May 20 (UPI) -- Hundreds of McDonald's workers plan to strike on Wednesday, saying the fast-food chain has provided inadequate protection during the COVID-19 pandemic.
Workers in a number of cities are set to take part in the strike organized by the minimum-wage labor campaign "Fight for $15" and supported by the Service Employees International Union ahead of the company's annual shareholders meeting
"This is about choices," union President Mary Kay Henry said. "McDonald's can do the right thing and protect its workers. It is choosing not to."
Organizers say McDonald's workers in at least 16 states have contracted COVID-19. They cite a survey in which 42 percent of a sample of 800 workers said they were told by management not to wear gloves or face coverings and 46 percent said they reported to work despite feeling ill out of fear of discipline.
"We are aware of scores of cases of COVID-19-positive workers in at least 16 states across the country. Time and time again, McDonald's has failed to swiftly close and disinfect stores following confirmed reports of COVID-19 employees," an open letter to McDonald's CEO Chris Kempczinski states. "To make matters worse, your restaurants have also failed to promptly inform workers of exposure to the virus and to provide pay during quarantine."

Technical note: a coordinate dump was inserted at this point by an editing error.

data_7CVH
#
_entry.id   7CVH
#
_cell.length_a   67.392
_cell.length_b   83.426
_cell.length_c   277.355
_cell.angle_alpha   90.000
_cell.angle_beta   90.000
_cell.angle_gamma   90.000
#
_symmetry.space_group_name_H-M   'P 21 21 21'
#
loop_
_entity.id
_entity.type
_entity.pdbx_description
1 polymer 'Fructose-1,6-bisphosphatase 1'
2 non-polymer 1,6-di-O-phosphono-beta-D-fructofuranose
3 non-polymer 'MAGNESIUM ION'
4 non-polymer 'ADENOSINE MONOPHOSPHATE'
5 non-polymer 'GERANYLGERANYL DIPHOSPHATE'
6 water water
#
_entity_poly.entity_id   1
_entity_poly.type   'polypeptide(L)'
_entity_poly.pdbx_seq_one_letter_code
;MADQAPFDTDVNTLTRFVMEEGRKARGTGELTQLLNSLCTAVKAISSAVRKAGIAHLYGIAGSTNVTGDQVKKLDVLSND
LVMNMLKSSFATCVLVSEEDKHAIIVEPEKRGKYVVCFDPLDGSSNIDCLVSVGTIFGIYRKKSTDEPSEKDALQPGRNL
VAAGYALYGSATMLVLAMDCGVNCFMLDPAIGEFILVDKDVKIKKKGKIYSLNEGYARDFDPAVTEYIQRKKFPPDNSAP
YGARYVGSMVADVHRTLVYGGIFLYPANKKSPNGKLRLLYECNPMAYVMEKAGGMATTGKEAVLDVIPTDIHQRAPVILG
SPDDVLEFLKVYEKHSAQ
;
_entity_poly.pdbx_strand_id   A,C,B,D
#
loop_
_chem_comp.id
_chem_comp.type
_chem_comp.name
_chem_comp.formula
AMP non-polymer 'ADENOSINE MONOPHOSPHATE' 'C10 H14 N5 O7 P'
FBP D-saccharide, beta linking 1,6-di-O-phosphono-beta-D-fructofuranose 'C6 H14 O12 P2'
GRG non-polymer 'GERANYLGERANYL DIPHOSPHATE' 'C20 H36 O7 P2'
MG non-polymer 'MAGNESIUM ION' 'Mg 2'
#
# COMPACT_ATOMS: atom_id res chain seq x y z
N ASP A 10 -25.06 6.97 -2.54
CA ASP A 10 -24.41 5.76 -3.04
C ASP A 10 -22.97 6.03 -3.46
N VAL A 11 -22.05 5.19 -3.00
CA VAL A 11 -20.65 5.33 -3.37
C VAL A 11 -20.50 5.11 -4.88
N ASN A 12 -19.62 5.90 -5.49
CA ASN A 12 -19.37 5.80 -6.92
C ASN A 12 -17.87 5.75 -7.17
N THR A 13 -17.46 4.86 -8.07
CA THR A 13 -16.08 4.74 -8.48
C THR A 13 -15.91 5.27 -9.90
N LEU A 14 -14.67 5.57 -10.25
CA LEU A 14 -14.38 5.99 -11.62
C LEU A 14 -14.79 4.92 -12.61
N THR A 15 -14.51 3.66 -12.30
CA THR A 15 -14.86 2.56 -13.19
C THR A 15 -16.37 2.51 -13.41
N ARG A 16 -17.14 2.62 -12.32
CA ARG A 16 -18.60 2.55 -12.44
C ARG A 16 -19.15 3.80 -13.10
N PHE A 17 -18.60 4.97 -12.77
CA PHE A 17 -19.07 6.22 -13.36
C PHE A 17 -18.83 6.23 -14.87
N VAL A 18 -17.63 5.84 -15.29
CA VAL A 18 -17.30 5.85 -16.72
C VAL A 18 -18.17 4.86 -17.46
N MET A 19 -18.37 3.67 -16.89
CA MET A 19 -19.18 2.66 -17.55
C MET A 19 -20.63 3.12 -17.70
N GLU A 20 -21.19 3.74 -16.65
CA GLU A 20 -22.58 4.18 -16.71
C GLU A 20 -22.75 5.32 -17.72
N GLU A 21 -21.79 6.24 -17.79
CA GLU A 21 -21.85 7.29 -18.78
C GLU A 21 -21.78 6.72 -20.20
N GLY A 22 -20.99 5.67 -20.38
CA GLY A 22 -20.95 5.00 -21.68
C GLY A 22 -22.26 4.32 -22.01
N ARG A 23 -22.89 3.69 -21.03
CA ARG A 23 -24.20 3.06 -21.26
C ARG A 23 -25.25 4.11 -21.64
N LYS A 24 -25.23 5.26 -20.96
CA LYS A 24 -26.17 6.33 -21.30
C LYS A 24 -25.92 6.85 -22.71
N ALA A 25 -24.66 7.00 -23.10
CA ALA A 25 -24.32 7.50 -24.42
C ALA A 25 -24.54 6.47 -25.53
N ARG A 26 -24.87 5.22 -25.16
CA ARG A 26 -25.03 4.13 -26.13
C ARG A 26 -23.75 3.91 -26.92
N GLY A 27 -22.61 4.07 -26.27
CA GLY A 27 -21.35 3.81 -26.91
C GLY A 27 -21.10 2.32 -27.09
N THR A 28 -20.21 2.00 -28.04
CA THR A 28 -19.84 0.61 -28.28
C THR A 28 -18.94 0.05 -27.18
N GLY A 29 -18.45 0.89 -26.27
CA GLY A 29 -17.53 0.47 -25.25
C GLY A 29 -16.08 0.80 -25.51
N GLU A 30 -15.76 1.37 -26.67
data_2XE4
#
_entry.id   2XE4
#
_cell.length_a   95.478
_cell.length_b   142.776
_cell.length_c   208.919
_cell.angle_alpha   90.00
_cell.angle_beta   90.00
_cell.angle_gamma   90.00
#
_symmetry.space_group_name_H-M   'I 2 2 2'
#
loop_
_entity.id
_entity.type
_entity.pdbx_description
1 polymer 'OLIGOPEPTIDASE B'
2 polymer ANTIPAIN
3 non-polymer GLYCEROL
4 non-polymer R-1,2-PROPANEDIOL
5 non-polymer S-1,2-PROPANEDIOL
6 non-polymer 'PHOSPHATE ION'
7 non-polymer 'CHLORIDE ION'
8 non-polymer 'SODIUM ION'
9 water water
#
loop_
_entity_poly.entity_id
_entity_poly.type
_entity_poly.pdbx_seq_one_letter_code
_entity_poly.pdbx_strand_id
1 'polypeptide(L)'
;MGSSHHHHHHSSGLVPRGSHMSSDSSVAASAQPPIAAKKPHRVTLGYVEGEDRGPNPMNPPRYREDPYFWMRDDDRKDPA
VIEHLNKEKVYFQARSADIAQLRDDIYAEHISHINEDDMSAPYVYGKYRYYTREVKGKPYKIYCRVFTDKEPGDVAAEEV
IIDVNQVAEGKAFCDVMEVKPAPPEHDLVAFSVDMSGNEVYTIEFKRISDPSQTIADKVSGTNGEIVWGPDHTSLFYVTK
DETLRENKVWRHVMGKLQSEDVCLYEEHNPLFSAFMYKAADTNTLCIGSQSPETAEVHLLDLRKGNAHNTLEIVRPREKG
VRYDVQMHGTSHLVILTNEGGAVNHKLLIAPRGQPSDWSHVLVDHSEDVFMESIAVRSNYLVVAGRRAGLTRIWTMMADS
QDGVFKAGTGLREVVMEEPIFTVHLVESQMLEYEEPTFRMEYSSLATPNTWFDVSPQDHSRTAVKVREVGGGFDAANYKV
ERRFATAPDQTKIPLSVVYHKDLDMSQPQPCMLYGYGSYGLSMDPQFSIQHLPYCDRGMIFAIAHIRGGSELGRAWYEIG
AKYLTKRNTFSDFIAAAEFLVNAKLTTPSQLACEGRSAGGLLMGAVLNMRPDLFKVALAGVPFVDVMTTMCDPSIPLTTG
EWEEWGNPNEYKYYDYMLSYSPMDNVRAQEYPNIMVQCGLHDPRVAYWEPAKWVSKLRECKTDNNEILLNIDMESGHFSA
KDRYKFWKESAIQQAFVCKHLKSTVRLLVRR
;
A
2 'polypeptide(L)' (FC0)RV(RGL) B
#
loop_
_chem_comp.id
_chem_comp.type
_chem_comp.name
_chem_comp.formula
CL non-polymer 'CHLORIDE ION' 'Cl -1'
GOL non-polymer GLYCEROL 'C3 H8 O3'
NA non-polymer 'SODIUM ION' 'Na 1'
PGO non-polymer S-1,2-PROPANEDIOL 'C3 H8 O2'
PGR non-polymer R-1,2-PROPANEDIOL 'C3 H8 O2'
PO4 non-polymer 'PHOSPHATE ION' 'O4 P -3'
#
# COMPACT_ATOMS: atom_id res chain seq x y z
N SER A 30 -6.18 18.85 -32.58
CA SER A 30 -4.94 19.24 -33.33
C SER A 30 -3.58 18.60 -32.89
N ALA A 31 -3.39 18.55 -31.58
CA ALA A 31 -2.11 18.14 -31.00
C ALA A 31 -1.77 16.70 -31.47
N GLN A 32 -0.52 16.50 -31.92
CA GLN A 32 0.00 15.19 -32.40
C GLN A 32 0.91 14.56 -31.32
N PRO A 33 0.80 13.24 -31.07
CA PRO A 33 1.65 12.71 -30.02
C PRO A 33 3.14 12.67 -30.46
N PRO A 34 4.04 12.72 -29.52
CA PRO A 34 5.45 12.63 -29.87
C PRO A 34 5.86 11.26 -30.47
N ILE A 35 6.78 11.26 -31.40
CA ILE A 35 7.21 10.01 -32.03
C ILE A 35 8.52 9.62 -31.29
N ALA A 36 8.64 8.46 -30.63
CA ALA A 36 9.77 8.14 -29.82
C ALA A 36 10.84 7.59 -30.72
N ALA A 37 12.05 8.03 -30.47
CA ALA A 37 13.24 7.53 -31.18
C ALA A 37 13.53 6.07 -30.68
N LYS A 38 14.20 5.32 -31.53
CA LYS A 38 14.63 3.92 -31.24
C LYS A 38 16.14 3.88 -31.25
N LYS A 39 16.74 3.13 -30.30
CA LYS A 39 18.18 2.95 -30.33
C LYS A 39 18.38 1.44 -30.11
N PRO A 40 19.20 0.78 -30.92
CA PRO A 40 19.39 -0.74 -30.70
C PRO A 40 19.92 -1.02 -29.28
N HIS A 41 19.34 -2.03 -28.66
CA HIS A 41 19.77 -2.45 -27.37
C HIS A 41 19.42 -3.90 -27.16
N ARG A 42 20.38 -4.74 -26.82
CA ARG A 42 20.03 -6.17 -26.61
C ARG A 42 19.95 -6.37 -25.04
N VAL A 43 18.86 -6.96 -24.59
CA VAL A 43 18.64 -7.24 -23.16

Five McDonald's workers in Chicago and four of their family members have also filed a lawsuit seeking class-action status, alleging that McDonald's hasn't provided enough masks, gloves and hand sanitizer to protect them from the outbreak.
McDonald's says the strike is a strategically timed "publicity stunt" by labor organizers and denies the accusations made by the suit and strike organizers, saying it's provided an "ample supply" of personal protective equipment.
"We are grateful for the 850,000 individuals who are the heart and soul of every McDonald's restaurant across the U.S. As a people business, providing a safe environment in the restaurants is a top priority," the company said in a statement Tuesday.
"And we're doing our part while keeping employees and customers safe. Since the start of the pandemic, we have made nearly 50 process changes in our restaurants in accordance with guidance from the CDC and state and local health experts.
"These include providing wellness and temperature checks, masks and gloves, social distancing guidelines, increased cleanings and installing protective barriers."
The strike Wednesday comes as McDonald's prepares to reopen in-restaurant dining at locations nationwide.
"As reopening begins in states across the country, we are implementing a 59-page 'playbook' that outlines the precautions we are requiring before restaurants reopen dining rooms. And we are confident that employees impacted by the virus are receiving sick pay to tend to their healthcare needs."
Workers at Amazon and its Whole Foods subsidiary conducted a worldwide "sick-out" in March to protest conditions and pay provided by the company and were similarly followed by workers at Target, Instacart, FedEx, Walmart and Shipt earlier this month.